For those of our readers who are unfamiliar with texting/Twitter acronyms/abbreviations, TIL = “Today I learned [about]….”
We recently encountered this objection to an interrogatory that we had not seen before:
[I]t is an impermissible “blockbuster” interrogatory which seeks to elicit every fact related to the action in one interrogatory. See Hilt v. SFC, Inc., 170 F.R.D. 182 (D. Kan. 1997) (“there comes at some point a reasonable limit against indiscriminately hurling interrogatories at every conceivable detail and fact which may relate to a case…. Indiscriminate use of blockbuster interrogatories, such as these, do not comport with the just, speedy, and inexpensive determination of the action. To require answers to them would more likely cause delay and unreasonable expense of time, energy, and perhaps money.”).
It is an odd objection in that it coins a phrase, “blockbuster interrogatory,” for an extraordinarily common and generic interrogatory (e.g., “Identify all the people with knowledge of the claims and defenses asserted in this case….”) and characterizes it as “impermissible,” which it is not. But it is a catchy phrase, no?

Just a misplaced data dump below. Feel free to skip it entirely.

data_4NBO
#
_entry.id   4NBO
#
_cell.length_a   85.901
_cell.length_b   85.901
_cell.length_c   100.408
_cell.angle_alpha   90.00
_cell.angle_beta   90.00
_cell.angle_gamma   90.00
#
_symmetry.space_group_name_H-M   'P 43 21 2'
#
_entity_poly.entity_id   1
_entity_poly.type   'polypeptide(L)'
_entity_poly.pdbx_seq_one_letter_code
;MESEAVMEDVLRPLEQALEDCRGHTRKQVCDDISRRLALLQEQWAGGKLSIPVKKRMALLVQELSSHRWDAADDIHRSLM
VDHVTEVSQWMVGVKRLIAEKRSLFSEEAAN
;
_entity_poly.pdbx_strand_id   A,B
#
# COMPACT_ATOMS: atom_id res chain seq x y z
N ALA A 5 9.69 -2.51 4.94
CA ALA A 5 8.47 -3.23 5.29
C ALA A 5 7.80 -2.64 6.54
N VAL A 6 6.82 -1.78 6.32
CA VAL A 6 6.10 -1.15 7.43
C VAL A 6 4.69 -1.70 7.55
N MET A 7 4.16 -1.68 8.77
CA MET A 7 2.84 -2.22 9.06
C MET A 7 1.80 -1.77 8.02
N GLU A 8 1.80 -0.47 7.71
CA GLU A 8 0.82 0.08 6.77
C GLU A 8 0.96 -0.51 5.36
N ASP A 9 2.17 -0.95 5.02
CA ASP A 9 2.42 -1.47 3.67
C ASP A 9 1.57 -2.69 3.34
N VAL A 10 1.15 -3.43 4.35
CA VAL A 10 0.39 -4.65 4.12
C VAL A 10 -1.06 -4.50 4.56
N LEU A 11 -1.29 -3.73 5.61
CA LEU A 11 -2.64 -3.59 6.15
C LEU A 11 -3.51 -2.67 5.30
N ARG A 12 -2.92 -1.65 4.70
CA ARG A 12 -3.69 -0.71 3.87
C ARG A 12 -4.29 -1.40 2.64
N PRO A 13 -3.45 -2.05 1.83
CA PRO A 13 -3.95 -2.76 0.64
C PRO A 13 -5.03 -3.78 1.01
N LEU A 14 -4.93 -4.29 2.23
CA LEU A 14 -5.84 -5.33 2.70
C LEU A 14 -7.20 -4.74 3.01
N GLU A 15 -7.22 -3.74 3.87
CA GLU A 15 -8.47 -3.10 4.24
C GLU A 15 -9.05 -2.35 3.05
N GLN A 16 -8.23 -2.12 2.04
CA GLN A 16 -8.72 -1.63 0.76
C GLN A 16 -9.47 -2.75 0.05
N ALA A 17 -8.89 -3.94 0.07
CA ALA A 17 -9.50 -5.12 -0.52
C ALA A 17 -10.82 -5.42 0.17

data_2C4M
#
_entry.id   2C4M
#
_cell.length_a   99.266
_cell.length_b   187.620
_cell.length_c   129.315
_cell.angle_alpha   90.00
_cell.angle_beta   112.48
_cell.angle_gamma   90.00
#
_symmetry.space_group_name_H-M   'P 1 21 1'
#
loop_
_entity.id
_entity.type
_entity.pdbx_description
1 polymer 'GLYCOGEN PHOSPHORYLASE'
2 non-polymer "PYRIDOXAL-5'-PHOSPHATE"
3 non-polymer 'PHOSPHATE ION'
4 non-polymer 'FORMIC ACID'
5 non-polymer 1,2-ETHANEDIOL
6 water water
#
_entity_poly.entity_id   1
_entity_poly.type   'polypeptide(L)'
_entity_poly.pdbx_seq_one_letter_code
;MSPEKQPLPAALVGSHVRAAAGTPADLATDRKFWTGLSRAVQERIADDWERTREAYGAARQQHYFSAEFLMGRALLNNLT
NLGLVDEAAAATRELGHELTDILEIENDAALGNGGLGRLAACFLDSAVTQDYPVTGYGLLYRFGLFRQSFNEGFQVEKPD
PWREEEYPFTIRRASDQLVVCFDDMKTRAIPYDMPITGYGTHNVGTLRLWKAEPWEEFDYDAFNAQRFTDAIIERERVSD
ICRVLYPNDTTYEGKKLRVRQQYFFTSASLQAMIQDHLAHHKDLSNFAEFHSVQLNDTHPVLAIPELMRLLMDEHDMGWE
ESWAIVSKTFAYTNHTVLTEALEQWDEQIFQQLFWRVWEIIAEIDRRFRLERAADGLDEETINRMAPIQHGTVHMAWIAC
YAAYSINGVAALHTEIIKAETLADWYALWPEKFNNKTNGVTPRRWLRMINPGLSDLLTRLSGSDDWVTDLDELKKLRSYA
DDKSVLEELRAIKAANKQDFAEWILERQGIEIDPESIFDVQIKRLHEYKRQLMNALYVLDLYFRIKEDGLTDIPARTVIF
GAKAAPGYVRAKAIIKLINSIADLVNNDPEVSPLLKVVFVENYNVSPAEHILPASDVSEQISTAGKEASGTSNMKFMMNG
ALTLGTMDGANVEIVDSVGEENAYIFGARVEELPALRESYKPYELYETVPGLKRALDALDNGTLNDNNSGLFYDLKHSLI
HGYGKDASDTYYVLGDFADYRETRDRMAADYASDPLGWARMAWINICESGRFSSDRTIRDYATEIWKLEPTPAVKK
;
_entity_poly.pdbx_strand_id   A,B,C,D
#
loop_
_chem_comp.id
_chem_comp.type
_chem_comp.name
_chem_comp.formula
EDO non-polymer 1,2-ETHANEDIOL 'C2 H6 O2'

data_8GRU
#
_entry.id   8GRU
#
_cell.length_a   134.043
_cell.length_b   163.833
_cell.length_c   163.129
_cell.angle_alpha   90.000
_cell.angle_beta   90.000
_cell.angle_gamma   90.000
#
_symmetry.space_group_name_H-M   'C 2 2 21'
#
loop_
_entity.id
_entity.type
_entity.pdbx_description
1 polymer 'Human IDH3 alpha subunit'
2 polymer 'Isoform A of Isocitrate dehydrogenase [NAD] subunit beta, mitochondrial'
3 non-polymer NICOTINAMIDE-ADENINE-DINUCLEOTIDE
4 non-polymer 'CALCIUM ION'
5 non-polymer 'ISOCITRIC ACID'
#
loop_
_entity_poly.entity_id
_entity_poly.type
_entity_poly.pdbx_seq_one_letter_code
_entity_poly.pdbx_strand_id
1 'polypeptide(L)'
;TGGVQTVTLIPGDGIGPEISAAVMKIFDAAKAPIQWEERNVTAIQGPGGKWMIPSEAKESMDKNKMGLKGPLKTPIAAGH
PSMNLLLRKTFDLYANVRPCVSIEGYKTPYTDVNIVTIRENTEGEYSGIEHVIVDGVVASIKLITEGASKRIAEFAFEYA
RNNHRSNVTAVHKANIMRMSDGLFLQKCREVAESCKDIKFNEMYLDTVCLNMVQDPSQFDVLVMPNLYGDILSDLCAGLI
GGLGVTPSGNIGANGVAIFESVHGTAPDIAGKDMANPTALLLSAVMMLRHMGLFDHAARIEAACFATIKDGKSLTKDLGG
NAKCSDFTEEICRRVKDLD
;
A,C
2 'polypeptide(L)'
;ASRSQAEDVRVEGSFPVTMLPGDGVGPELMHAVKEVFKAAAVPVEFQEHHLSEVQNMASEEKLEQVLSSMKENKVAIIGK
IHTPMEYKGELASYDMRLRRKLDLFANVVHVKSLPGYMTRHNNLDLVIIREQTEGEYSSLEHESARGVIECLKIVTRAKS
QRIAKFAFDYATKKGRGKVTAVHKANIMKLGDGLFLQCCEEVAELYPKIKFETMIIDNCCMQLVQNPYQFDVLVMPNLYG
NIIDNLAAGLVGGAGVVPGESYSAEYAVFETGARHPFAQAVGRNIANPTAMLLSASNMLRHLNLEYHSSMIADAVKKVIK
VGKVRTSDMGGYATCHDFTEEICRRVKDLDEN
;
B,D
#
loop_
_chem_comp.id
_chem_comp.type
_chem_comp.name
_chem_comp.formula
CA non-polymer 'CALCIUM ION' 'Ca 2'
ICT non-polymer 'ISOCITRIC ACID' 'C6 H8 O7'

In our experience, whatever you call them, these so called “blockbuster interrogatories” are, as a practical matter, fairly useless. Such interrogatories are often objected to as “overbroad,” “burdensome,” and (by some) “unanswerable,” but maybe the rules will be amended to bar blockbuster interrogatories so they are actually “impermissible” in addition to being useless.